Ten Memorable Long Takes in Movies

To contrast with yesterday’s post about jump cuts is a larger list about long takes. I was recently reminded by Scott at FRC of something Steven Spielberg once said: “Cuts are for action and long takes are for emotion.” This, I think, is very true.

Thus I’ve decided to make a list of ten of my favourite long takes, tracking shots or still shots in movies. In random order:

Opening Shot, Caché (2005)

Expect to see a fair bit of Michael Haneke on this list. I’ve tried not to overflow it with his movies but he is one of my five favourite filmmakers of all time, and one of the reasons for this is his brilliant use of long (or ‘still’) shots. The opening shot of Caché is no exception.

The Slow Zoom, Wavelength (1967)

Yes, I realize that Michael Snow’s avant-garde masterpiece was actually a series of takes rather than one simple one, but each long take individually is a gift. A slow zoom onto a postcard and nothing else, this is a truly memorable experience. Some will be bored, some riveted, but either way you will be affected.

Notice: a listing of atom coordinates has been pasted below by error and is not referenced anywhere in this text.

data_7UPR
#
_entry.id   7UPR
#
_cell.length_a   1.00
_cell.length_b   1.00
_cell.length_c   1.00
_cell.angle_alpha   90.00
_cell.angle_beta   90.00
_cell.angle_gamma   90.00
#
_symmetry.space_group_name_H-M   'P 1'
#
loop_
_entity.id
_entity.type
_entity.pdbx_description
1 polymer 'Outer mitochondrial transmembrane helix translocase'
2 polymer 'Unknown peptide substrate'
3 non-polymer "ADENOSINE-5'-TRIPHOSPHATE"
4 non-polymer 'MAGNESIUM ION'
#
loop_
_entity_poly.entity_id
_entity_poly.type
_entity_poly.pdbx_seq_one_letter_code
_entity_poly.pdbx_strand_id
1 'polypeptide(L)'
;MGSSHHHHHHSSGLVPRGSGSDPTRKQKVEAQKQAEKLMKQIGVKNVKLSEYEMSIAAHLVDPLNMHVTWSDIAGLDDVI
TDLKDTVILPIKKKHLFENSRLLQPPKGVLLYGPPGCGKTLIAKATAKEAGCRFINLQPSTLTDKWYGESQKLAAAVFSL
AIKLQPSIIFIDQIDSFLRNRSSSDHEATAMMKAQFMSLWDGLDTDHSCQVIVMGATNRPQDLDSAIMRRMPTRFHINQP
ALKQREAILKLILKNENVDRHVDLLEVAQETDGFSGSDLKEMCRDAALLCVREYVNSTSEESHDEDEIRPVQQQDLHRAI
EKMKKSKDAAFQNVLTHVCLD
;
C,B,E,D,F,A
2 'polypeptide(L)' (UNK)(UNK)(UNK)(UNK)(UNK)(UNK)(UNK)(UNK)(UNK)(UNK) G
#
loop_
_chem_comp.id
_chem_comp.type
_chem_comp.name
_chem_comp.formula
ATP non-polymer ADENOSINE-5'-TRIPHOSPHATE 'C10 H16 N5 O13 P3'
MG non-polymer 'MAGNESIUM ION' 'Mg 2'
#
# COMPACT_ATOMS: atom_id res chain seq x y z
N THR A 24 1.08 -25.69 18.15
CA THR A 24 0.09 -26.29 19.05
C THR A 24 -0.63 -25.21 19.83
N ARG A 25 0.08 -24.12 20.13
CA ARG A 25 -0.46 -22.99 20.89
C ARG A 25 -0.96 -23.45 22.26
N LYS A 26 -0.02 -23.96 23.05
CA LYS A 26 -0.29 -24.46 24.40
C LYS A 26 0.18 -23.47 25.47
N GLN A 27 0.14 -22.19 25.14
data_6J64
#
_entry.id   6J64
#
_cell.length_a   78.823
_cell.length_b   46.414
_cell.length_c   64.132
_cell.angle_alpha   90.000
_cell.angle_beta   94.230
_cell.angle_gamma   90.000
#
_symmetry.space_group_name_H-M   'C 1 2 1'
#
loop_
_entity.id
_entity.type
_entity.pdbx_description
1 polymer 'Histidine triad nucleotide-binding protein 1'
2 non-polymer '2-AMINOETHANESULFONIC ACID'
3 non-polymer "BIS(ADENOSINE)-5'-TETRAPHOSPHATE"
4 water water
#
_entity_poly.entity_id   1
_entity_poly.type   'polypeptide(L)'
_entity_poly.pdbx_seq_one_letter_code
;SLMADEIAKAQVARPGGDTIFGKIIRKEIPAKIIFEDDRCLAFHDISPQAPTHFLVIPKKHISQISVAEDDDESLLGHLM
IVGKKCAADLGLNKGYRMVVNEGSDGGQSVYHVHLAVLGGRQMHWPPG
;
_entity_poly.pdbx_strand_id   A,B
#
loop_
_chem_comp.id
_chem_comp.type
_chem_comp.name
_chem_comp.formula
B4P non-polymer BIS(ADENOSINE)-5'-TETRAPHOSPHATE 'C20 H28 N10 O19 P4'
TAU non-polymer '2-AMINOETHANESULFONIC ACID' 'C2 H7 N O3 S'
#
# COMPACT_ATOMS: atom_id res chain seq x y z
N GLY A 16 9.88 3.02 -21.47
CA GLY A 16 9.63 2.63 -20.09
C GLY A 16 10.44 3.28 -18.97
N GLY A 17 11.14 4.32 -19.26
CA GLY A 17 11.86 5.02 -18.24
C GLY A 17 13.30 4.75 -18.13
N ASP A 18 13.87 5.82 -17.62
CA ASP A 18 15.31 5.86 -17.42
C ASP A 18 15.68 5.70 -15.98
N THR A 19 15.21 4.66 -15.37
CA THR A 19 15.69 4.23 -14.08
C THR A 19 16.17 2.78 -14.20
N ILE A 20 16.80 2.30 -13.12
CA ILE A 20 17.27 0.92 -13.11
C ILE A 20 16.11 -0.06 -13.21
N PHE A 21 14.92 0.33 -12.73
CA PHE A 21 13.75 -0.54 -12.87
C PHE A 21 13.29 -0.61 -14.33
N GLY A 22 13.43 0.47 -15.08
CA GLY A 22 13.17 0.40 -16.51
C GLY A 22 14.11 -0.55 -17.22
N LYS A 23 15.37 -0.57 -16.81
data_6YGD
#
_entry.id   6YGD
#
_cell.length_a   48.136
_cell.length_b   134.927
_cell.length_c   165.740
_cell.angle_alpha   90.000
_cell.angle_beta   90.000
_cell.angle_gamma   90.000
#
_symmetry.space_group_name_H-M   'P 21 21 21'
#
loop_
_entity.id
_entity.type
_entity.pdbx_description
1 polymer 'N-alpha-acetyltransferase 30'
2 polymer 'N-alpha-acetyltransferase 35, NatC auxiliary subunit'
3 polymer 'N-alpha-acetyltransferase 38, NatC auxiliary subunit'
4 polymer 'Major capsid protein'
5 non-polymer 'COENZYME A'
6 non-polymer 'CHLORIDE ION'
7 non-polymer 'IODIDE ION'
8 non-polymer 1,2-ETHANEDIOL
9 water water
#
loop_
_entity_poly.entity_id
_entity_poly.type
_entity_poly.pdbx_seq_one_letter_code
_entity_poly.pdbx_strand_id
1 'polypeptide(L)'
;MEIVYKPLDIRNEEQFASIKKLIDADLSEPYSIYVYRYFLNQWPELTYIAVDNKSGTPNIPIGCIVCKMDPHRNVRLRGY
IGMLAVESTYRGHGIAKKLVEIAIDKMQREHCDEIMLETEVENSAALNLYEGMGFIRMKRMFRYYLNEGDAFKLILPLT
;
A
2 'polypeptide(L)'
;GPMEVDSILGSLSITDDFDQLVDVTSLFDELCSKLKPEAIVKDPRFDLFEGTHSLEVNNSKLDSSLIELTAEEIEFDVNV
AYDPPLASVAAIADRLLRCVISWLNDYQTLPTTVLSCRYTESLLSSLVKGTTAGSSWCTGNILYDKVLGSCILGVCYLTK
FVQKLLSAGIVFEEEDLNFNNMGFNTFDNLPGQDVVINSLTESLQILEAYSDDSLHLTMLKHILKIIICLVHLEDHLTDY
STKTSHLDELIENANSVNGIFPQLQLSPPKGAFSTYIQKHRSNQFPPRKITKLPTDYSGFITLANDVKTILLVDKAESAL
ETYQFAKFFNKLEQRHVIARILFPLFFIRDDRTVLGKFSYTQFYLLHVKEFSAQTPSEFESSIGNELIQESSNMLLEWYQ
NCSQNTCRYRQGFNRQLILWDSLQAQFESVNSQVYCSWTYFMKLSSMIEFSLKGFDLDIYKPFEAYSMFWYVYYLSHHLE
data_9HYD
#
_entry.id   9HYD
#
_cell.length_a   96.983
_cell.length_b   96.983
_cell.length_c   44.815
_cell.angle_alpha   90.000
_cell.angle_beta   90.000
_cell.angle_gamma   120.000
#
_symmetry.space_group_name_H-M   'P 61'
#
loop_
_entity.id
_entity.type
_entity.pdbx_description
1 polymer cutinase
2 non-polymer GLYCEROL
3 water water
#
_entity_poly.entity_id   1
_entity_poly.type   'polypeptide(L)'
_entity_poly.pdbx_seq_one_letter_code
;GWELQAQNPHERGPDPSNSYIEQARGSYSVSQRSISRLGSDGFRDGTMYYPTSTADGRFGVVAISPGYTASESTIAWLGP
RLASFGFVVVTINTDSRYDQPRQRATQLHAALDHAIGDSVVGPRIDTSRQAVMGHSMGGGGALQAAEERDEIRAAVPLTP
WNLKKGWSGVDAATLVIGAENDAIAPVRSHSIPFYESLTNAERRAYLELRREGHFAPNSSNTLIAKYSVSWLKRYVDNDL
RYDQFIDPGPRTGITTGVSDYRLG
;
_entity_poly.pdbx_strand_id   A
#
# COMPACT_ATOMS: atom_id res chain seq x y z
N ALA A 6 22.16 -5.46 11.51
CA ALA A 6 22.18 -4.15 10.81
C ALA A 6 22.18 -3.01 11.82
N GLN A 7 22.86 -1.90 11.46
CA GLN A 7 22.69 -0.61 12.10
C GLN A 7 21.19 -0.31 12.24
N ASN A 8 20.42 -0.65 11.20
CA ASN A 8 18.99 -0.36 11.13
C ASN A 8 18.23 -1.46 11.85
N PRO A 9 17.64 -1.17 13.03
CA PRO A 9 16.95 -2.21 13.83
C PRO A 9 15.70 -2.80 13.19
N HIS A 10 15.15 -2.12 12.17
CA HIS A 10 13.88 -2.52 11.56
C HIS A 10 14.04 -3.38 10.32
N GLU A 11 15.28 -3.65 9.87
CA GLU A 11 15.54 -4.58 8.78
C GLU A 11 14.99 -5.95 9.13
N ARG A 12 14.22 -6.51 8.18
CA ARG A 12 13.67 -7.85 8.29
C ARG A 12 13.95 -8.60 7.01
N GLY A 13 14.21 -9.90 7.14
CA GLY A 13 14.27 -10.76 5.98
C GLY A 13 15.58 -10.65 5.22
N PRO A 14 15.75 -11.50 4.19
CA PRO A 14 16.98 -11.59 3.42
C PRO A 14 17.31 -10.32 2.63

Walking, Gerry (2002)

Gus van Sant’s 2002 movie is 100 minutes and contains exactly 100 takes, many of them long. In what is perhaps the longest, we see Matt Damon and Casey Affleck trudging incredibly slowly across an unending desert terrain before one of them finally stops and collapses. The film has been criticised for being slow and boring, but I think it is a scenically beautiful movie that chooses to express its point in images, rather than words.

Confessions of Motherhood, Persona (1966)

Near the end of this Ingmar Bergman masterpiece, a scene is shown twice. Once, with the camera focused for a good four minutes on a person speaking, and after that the scene is repeated with the camera focusing this time on the person listening. This technique is surprising, but beautifully Bergmanesque.